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How Coronavirus will affect split families

Separated parents who share the care of their children may be understandably concerned about their child’s safety, health and well-being during the current outbreak and may be wondering how Coronavirus will affect split families.

Many children of separated parents are the subject of Court orders which formally set out the arrangements for their care, which can be specific as to which days of the week, holiday periods etc are spent with which parent. Other parents may have entered into parenting plans or simply informally agreed the time that each spends with the children.

Non-compliance with children orders, for example where one parent does not make the child available to spend time with the other parent at the allotted time, can lead to serious consequences including fines, contempt of court or orders for the parent in breach to carry out unpaid community work.

However, the current advice, and whether those measures would be imposed given the current situation, is far from clear.

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Government Minister Michael Gove retracted his comment made on ITV’s Good Morning Britain this week – where he stated that children should remain in the household that they are in. He has now clarified, and the Government has published in its guidance, that children under the age of 18 moving between parents’ homes may do so. The government’s guidance is therefore to continue with current agreed or ordered child arrangements.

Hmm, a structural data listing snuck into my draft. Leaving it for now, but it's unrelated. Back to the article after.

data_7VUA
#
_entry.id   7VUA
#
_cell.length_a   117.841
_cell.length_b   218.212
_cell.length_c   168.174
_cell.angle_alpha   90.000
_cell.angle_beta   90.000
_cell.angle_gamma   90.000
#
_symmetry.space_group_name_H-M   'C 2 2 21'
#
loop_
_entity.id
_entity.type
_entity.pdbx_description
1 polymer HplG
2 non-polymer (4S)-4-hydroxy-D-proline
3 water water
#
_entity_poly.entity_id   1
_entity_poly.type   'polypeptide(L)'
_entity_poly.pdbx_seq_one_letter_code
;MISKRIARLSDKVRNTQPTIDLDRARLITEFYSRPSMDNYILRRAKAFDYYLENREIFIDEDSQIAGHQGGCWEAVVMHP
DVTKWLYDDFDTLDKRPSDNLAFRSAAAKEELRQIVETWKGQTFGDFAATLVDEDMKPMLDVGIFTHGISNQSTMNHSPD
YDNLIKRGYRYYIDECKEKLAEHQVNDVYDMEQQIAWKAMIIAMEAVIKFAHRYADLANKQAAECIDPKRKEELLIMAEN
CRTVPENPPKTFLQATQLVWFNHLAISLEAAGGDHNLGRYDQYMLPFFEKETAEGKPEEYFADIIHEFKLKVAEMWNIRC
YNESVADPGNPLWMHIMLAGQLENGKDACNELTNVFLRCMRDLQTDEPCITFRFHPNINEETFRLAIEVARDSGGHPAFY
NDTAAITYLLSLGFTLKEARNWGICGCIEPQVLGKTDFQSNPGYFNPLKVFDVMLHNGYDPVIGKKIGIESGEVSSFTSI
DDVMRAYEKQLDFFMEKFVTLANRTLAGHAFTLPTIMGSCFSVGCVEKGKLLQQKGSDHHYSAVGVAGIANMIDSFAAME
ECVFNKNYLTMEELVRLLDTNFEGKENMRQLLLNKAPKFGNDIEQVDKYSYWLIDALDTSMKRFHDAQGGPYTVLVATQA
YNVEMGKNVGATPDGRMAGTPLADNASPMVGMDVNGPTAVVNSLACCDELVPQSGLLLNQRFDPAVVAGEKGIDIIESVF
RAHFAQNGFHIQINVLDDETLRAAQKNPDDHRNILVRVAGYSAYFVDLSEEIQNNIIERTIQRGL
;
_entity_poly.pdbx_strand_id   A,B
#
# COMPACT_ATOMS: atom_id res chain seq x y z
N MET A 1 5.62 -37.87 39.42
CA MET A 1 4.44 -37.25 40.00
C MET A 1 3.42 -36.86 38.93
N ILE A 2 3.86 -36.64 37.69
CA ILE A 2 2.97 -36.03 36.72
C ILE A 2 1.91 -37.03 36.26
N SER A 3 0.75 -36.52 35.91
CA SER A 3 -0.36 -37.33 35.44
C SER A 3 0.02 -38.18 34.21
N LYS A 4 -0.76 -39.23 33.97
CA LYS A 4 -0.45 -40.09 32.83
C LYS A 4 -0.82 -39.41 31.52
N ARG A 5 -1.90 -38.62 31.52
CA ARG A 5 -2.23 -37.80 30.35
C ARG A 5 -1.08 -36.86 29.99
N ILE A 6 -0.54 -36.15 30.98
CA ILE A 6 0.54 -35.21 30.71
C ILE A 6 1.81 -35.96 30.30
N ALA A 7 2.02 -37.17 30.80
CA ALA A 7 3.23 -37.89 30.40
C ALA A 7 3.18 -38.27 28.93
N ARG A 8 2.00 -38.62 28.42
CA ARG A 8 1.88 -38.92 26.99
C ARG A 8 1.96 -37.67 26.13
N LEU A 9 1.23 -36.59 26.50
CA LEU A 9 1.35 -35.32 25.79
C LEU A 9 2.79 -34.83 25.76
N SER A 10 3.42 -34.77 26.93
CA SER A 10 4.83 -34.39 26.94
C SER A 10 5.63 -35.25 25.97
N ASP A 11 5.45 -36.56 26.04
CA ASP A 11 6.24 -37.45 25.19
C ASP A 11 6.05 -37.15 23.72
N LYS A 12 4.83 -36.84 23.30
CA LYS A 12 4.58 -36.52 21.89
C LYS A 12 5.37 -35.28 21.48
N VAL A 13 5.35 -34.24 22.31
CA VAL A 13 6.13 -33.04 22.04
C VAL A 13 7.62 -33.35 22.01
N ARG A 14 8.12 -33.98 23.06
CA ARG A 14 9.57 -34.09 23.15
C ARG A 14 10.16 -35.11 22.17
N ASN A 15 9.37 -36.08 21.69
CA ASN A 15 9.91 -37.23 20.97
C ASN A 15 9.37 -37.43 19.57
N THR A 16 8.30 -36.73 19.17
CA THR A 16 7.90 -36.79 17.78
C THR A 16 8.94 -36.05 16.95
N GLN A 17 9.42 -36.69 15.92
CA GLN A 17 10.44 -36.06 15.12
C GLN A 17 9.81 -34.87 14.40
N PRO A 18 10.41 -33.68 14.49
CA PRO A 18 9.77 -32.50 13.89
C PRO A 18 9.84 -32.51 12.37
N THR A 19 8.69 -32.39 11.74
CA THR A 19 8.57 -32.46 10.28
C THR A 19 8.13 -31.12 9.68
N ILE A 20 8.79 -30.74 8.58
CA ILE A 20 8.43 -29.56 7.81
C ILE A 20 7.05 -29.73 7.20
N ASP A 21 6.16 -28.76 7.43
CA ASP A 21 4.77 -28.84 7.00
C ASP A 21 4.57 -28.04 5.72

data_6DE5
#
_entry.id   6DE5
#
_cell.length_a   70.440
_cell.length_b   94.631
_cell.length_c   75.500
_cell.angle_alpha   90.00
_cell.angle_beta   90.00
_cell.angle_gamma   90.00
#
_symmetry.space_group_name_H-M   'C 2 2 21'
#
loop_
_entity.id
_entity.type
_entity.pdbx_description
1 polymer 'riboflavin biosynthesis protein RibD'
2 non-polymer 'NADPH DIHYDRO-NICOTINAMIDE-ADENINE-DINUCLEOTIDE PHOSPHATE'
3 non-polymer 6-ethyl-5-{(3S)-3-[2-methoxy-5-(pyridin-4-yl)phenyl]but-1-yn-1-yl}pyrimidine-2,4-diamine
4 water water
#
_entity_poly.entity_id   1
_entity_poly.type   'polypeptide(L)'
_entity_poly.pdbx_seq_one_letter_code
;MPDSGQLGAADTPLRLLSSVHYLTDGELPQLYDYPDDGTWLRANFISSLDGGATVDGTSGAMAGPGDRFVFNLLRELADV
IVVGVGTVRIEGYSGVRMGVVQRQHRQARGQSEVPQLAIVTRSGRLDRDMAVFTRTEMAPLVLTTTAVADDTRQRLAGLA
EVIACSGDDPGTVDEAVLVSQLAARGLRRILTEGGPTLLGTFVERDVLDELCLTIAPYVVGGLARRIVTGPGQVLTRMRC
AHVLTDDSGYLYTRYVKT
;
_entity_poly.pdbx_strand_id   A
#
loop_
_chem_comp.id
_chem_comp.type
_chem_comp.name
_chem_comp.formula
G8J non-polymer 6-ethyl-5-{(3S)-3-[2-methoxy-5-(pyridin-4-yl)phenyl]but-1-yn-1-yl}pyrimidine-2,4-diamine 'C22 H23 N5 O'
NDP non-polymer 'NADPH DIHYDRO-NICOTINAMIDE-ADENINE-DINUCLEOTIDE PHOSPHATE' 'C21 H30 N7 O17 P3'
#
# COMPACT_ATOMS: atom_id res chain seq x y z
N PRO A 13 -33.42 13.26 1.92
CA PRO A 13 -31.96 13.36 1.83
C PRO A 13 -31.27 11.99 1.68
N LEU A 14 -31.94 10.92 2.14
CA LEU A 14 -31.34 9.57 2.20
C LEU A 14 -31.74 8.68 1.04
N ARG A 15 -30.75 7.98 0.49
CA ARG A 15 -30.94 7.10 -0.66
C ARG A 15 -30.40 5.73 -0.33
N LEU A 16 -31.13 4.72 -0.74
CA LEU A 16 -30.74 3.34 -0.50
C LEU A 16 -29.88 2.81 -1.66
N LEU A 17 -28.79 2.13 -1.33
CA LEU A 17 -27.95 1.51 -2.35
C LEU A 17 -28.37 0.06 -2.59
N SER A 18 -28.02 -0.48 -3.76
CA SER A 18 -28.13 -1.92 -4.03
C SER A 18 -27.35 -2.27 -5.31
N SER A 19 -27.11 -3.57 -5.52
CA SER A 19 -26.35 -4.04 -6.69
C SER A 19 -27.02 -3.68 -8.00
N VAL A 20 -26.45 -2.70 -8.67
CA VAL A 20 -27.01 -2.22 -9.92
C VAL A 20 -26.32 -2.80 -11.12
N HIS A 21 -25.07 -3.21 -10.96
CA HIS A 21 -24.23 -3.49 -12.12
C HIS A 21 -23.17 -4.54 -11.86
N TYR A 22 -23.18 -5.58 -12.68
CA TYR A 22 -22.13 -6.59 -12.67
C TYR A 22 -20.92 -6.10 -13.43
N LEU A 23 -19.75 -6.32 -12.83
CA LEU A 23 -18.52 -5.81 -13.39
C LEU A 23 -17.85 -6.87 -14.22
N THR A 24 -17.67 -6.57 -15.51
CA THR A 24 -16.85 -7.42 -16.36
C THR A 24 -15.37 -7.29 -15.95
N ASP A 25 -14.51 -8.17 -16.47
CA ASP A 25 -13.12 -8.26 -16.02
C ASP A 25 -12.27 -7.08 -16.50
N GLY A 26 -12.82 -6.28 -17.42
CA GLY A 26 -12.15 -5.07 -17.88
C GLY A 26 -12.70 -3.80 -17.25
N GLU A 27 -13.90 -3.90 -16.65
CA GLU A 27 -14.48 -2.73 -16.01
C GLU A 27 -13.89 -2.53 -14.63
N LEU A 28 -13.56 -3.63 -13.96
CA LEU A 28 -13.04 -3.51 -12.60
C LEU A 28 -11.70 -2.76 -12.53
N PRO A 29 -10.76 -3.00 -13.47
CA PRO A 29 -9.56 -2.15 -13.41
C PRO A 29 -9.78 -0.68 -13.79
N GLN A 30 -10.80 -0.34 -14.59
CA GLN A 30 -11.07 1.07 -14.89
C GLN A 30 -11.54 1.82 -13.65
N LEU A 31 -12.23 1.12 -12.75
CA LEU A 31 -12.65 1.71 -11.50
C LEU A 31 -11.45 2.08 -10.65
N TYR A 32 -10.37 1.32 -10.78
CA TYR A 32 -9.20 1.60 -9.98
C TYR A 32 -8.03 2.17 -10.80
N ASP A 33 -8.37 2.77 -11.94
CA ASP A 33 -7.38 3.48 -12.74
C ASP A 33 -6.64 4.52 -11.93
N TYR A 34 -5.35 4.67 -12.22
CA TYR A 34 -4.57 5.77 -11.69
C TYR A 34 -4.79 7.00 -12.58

The President of the Family Division of the Courts of England & Wales has also issued guidance. This largely reiterates the government guidance, but caveats that it is only general advice, responsibility cannot be abdicated to the Courts and parents are expected to make decisions regarding their child whilst acting sensibly and safely. The guidance states:

‘The decision whether a child is to move between parental homes is for the child’s parents to make after a sensible assessment of the circumstances, including the child’s present health, the risk of infection and the presence of any recognised vulnerable individuals in one household or the other.’

He goes on to state that parents should attempt to agree interim arrangements where possible. Where that is not possible, and one parent is ‘sufficiently concerned’ that complying with arrangements would be against the current Public Health England/Wales advice, that parent may vary the arrangement to one they consider to be safe. The other parent has the right to question those decisions via the Family Court.

It is, therefore, as with all matters involving children, going to come down to what is objectively considered to be in that child’s best interests. This is a difficult decision to make and involves a detailed look at a number of factors.

For legal assistance with child arrangements or for any queries with regard to how Coronavirus will affect split families, please contact us.

Having graduated in July 2017 with a first class honours degree in law from the University of Bedfordshire, Holly has since been exploring her interest in Family Law. She is currently undertaking her postgraduate LPC and masters course to qualify as a family solicitor. Holly joined Hawkins Family Law in August 2017. She has previously volunteered with public legal advice services and currently is enjoying a new challenge having recently begun a paralegal role at Hawkins Family Law.

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